pressures on federal health care entitlements, it is easy to imagine future politicians
embracing some sort of utilitarian “quality of life” ethic down the road: that some lives are, and some are not, worth
living. Such an ethic would become an existential threat to the frail elderly.
Echoing the position of the American College of Physicians and the American Society of Internal Medicine, medical professionals and senior policy specialists on a recent Heritage Foundation panel issued somber warnings and sketched a positive path forward for the care of the terminally ill.
Farr Curlin, a
physician who is a professor at Duke University, noted that patients must no
longer automatically expect physicians to operate by the traditional standards
of the Hippocratic oath, because the oath is no longer the reigning standard in
modern medical education.
Donovan, a medical practitioner from Georgetown University, told
the Heritage audience that a major distinction exists between medical
care at the end of life that is proportionate and disproportionate.
Disproportionate care, keeping
patients alive by artificial means, is not ethically necessary or appropriate.
At the same time, modern medicine has offered new avenues for palliative care
options to protect patients from pain and suffering at the end of their lives.
Curlin added that justifying
physician-assisted suicide to spare patients suffering is invalid.
“I can tell you that we now have
measures to effectively treat pain, breathlessness, and other difficult
symptoms more than we have ever had before,” he said. “And we can do that while
respecting ethical guidelines that have guided the profession of medicine for
Debates over physician-assisted suicide present all policymakers, regardless of partisan affiliation, with an opportunity to promote positive policies on end-of-life care. For example:
1. Publicize the option of advance directives for patients’ end-of-life care. Such directives, to be carried out by family members or trusted persons, can identify the patient’s wishes, particularly when the patient is no longer able to communicate those wishes. Federal officials can educate patients on the value of such directives through Medicare and Medicaid, but they should reflect the person’s ethical, moral, and religious convictions on life.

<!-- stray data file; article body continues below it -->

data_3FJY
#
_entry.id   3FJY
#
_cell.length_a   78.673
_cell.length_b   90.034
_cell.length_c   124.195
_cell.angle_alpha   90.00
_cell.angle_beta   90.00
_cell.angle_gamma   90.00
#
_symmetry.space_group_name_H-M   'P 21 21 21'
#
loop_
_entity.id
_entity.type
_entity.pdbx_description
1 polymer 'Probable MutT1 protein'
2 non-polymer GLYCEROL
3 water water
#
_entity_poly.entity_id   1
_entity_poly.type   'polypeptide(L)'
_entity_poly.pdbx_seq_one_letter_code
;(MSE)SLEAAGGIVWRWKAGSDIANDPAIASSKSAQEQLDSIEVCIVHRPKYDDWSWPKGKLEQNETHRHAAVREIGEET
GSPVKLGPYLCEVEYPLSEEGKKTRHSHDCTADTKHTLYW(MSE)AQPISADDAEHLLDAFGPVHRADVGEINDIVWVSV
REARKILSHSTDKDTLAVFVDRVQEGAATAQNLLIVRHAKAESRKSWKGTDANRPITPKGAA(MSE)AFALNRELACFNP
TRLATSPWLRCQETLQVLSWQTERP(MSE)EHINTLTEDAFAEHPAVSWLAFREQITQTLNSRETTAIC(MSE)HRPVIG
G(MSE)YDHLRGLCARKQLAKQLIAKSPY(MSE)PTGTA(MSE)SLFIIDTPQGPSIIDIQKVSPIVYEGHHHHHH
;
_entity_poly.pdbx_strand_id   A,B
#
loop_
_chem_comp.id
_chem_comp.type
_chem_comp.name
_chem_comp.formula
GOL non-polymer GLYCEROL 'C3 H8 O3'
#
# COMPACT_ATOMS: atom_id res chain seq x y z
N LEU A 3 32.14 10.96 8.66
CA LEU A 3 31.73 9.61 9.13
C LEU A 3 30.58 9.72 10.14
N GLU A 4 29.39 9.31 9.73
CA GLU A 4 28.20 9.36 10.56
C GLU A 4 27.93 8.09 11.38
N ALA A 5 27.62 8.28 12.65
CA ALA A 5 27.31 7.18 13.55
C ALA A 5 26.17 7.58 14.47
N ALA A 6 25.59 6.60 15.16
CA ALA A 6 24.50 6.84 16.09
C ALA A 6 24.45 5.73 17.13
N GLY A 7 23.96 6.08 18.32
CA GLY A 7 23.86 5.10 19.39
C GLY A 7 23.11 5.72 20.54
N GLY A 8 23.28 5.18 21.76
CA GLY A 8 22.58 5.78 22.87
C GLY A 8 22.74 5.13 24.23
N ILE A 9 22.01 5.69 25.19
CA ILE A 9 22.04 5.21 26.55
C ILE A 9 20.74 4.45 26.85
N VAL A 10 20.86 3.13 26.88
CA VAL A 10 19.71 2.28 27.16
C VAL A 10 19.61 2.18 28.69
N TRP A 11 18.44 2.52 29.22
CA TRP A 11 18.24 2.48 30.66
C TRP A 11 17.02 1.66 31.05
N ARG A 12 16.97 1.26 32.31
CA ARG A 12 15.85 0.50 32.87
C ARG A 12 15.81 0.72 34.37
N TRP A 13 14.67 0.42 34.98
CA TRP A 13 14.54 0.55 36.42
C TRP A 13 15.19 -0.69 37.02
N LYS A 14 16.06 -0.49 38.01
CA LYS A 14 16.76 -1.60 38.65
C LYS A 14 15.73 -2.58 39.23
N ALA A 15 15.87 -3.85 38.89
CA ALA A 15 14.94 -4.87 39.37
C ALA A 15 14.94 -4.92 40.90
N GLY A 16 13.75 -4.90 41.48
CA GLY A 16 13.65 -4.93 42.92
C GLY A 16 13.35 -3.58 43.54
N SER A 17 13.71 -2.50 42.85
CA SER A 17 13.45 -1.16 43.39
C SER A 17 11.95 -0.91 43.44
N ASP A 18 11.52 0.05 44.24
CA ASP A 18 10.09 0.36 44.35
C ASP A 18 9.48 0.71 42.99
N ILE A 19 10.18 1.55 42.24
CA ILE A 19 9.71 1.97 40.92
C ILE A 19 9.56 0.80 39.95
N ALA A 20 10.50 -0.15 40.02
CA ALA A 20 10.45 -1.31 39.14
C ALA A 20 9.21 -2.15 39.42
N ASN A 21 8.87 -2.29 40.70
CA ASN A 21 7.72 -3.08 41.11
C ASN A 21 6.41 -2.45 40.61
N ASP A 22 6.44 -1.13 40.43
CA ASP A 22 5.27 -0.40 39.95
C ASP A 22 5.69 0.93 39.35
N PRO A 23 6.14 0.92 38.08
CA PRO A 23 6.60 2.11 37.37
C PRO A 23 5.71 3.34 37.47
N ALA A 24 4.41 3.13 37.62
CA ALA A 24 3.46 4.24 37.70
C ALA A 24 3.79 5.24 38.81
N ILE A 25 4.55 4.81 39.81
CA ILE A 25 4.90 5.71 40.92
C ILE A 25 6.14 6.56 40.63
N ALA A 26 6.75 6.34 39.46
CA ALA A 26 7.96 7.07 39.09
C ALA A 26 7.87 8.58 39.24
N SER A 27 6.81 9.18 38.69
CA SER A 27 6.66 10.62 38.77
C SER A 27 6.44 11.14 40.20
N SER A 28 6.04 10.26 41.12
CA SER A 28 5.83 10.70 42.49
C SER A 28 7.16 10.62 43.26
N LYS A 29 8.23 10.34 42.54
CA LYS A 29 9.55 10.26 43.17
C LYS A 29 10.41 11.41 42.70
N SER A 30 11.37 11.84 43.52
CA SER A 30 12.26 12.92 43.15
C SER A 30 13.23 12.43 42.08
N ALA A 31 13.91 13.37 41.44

2. Promote palliative care for the seriously ill by improving Medicare payment for team-based services.Today, that care is fragmented, and the Medicare fee-for-service payment system is disjointed. Federal policymakers should publicize palliative care as an option for the seriously ill, and rationalize Medicare payment system for palliative care episodes.
3. Expand patient choice in hospice care beyond traditional Medicare. Open it up to Medicare patients who wish to get such care in Medicare Advantage, the popular and successful program of competing private health plans.
As for general health policy, Heritage
Foundation analysts long have argued that all patients should have
the right to choose health plans and providers that respect their moral and
religious convictions concerning medical care, particularly at the beginning
and the end of life.
Health policy is more than dollars
and cents. It is also a matter of knowing and choosing what is morally right
and avoiding what is morally wrong.
That’s what Franklin D. Roosevelt’s campaign manager famously joked in 1936 after Roosevelt, a Democrat, won re-election as president in a massive landslide.
It was a catchy line, oft-repeated—but it was also a joke. It